Raising NF awareness is important to Elizabeth because she wants the unaffected population to realize that it is a genetic disorder not a contagious disease. She has had many hurtful stares, people pointing and saying hurtful things to her. Her boyfriend and her son, who does not have NF, continue to be her strength to persevere. She has participated twice in the Cupid's Undie Run held in Louisville, Kentucky and was the 1st place individual winner for highest fundraiser one of the years. In her free time, Elizabeth loves to create realistic zombie make up and costumes and show them off during Halloween.

Saturday, August 7, 2021

Case Study #103 - Mark Petting Misty

"Mark Petting Misty" Oil on Canvas. 2021. 30" x 24"

Mark's NF diagnosis came about through an unusual way. He had twisted an ankle pretty good and stopped in at his doctor's office to see if he could get in. He’d known for years something was going on with his body but his doctor couldn’t pin down what it was. The administrative secretary's nephew had come for a visit and stopped by the office to just say hi that same morning. He had a more severe case of NF and his doctor immediately made the connection. He came into the exam room where Mark was sitting and said “I know what you have.” Mark was dubious thinking “Yeah, a bent foot.” That was the day he received his diagnosis.

Prep Sketch for "Mark Playing with his Dog"
NF didn’t bother Mark much for quite a while. He was able to be real active in Search and Rescue for twenty years but did have to give that up as things with his NF progressed. Mark is one of the lucky few with NF2 who are fairly mildly affected. NF has taken far too many of his friends. He can still do most of what he wants, just some slower, but overall life is good.

Mark's connection with NF goes well past his own diagnosis. Mark met Marcy and Jay on an NF bulletin board years ago. This mother and son also had NF and the three of them became online friends. After a few years of Mark complaining about the winter they invited him down for a visit. They all hit it off and it became a yearly tradition. Two days before Mark's 2019 visit Marcy called and informed him that Jay was in the emergency room with a suspected stroke. Mark responded immediately and got his flight changed and came down the next day. When he got there they were transferring Jay to another hospital where he was diagnosed with the GBM tumor. Mark's three day visit turned into a three week visit while Jay had surgery and began his rehabilitation. Jay asked Mark if he’d stay and help his mom care for him. When Jay was stable enough Mark flew home and loaded up his car and came back. Jay had lots of doctor visits as well as home care professionals. Just short of a year after diagnosis the family lost him. One of the last things, Jay made Mark promise was that he’d stay and watch over his mom. He was more worried about her than himself. It was easy for Mark to say yes. The three of them all got along so well that Mark feels like they are family.  Although Mark never wanted to have kids from the time he met Jay,  he’d have been proud to call Jay his son. In Mark's words, "I can’t describe how great a person Jay was."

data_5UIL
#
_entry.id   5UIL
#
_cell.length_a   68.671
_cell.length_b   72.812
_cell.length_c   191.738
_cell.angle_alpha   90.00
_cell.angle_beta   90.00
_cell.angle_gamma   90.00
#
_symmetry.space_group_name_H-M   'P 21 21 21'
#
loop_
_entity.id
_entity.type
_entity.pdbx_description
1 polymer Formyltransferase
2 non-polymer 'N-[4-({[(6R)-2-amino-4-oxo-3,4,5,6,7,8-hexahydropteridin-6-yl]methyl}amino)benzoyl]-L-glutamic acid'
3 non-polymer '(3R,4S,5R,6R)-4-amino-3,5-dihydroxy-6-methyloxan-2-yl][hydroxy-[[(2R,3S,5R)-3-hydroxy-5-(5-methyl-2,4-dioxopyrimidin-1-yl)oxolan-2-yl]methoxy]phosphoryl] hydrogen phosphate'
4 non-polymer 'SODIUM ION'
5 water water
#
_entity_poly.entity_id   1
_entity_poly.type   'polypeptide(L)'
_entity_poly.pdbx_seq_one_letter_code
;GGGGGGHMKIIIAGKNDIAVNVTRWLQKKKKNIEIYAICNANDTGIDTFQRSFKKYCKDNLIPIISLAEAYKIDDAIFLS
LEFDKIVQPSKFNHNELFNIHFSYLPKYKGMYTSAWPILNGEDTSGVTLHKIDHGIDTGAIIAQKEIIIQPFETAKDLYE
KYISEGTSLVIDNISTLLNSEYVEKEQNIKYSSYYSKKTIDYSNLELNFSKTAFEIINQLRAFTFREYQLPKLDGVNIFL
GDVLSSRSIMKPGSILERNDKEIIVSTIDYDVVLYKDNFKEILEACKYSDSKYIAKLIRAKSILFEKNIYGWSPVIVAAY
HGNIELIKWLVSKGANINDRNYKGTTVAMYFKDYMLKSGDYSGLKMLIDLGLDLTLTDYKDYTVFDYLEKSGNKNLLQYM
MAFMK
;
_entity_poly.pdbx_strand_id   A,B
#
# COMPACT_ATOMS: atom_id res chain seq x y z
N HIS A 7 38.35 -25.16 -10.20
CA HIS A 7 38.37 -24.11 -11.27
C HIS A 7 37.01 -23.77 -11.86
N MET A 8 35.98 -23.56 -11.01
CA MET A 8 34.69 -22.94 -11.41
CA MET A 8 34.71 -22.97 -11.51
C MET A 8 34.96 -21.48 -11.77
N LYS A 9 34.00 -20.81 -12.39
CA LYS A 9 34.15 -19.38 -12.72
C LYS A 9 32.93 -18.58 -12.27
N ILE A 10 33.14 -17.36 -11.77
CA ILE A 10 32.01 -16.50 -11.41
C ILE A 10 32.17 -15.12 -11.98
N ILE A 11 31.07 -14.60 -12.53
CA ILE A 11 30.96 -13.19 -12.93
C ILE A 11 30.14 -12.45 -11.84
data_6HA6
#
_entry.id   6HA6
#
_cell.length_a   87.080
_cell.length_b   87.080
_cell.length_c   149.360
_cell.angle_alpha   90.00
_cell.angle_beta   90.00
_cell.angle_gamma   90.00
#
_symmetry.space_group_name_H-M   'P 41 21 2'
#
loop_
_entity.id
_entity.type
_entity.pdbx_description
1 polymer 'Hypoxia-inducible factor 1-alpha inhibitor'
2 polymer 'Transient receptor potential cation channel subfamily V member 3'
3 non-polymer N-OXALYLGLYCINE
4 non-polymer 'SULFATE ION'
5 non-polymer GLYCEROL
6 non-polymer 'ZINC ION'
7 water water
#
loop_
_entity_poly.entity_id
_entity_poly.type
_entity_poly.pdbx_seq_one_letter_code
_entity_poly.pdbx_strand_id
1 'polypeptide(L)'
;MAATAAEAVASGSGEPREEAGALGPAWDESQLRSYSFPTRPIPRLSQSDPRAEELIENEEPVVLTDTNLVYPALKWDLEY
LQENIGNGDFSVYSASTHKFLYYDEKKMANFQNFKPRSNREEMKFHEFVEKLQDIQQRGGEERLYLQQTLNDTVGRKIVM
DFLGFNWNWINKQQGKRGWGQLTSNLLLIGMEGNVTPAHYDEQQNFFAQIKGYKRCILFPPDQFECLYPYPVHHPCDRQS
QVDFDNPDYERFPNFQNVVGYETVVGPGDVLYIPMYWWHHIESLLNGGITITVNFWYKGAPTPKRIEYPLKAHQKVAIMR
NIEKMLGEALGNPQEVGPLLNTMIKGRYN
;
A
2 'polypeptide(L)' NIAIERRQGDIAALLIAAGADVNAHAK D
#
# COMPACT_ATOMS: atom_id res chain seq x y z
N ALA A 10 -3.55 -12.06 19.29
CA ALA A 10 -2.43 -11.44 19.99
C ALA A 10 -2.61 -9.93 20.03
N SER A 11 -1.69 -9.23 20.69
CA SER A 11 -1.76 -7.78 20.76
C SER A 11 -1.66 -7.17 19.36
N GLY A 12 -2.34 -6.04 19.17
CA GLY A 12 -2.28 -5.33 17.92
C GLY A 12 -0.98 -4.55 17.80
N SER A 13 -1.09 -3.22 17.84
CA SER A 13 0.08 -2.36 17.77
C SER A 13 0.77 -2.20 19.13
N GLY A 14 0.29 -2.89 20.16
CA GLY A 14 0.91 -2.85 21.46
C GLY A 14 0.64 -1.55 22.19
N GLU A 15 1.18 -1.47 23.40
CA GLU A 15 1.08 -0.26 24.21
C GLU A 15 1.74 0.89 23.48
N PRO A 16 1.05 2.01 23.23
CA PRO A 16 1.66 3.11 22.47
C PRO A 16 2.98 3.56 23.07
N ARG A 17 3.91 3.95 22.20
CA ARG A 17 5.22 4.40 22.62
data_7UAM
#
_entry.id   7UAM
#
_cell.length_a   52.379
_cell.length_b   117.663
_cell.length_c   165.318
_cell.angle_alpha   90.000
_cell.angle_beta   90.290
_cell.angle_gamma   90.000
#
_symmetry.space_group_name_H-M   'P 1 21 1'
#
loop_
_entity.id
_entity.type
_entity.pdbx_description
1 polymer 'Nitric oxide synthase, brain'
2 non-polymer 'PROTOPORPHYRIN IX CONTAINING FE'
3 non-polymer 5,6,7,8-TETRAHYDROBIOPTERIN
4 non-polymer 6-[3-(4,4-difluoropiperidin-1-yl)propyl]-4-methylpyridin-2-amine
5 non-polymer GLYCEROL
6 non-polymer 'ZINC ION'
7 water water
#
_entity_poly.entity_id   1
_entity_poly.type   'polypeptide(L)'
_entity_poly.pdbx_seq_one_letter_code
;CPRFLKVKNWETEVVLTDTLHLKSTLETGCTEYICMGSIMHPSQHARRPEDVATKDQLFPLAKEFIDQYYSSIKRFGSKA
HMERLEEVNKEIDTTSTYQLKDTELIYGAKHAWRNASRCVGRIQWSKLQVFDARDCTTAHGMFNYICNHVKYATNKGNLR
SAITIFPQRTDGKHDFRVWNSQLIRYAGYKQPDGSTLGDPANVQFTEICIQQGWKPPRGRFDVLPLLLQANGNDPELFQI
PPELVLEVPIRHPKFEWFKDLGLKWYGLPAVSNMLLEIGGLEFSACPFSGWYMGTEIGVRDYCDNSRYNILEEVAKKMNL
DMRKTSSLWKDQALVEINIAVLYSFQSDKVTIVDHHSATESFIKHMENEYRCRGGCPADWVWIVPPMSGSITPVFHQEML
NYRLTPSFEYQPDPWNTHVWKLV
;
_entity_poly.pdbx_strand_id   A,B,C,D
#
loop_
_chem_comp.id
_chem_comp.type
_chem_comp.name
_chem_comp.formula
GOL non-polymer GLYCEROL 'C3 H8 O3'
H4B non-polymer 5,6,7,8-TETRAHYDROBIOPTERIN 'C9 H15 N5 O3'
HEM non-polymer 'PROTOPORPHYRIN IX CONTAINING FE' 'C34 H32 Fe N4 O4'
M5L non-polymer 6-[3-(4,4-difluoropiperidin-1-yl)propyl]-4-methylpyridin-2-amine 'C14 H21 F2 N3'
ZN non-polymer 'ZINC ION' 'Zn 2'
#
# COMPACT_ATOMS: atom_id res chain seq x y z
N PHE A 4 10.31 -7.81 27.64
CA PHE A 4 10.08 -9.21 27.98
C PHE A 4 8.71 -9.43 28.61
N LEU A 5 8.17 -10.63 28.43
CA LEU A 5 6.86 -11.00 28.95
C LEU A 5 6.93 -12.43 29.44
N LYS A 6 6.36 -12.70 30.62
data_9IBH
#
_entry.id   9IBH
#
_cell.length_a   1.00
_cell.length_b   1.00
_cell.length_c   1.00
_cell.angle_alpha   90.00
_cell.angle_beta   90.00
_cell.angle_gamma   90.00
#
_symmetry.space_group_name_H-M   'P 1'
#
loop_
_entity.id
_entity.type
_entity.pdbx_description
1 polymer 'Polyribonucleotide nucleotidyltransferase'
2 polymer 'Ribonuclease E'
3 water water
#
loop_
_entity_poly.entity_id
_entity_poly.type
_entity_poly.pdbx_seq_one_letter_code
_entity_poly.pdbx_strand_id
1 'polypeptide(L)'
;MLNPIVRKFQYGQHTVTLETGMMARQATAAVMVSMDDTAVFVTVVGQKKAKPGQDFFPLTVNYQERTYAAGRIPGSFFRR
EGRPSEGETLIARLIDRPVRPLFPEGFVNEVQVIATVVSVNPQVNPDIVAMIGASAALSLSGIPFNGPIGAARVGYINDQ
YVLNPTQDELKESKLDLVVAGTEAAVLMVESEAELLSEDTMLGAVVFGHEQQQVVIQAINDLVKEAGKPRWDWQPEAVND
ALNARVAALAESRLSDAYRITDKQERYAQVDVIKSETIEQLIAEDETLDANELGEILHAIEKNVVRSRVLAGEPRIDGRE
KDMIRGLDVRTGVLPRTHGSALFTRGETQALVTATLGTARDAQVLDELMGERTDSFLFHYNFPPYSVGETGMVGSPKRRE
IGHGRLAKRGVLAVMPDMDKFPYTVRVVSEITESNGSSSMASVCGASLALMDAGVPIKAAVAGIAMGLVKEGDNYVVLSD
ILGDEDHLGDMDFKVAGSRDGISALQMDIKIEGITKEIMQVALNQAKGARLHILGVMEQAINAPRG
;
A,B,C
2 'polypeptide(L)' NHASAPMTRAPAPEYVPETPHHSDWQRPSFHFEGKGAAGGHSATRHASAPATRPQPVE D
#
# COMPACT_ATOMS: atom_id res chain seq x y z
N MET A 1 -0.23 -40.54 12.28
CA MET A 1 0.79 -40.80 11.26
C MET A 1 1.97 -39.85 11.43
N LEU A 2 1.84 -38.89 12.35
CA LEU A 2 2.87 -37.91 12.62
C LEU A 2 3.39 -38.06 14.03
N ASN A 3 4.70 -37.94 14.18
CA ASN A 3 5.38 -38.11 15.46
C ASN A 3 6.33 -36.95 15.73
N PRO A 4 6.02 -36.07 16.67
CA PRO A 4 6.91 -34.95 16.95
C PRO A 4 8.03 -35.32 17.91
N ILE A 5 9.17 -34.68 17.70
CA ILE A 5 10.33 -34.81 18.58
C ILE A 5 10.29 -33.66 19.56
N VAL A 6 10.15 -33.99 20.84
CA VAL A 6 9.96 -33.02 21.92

As to Mark's NF2 diagnosis, for a lot of years it was thought to be NF1 until his acoustic neuromas finally got big enough to identify as such. They’d shown up on MRI’s for some time but were too small to identify as such. They still real small as of my last one so I’m happy to leave them alone as long as they don’t bother me too much.

Friday, June 11, 2021

Case Study #100 - Robby Broadcasting Hockey

Robby Broadcasting Hockey - 2021 Oil on Canvas. 30" x 24"

Robby was diagnosed with NF at birth, passed on genetically from their mother. Robby is the third child of four children. The eldest sibling in the family also has NF as well. Robby didn't really understand it until they regularly started to have scheduled MRI's at around 6 years old. Throughout late elementary school to middle school, Robby was continually bullied for being different. Robby had a big head, was unathletic, had short stature, among other issues. The bullying ended when they became more open about their life with NF and decided to raise awareness. They did this by running a half marathon at 13 years old in the 8th grade. Through that, Robby had a boost in confidence that helped them get through the high school years at Bellarmine College Prep in San Jose, CA. After high school, Robby went on to study broadcast journalism at the University of Arizona in Tucson, AZ.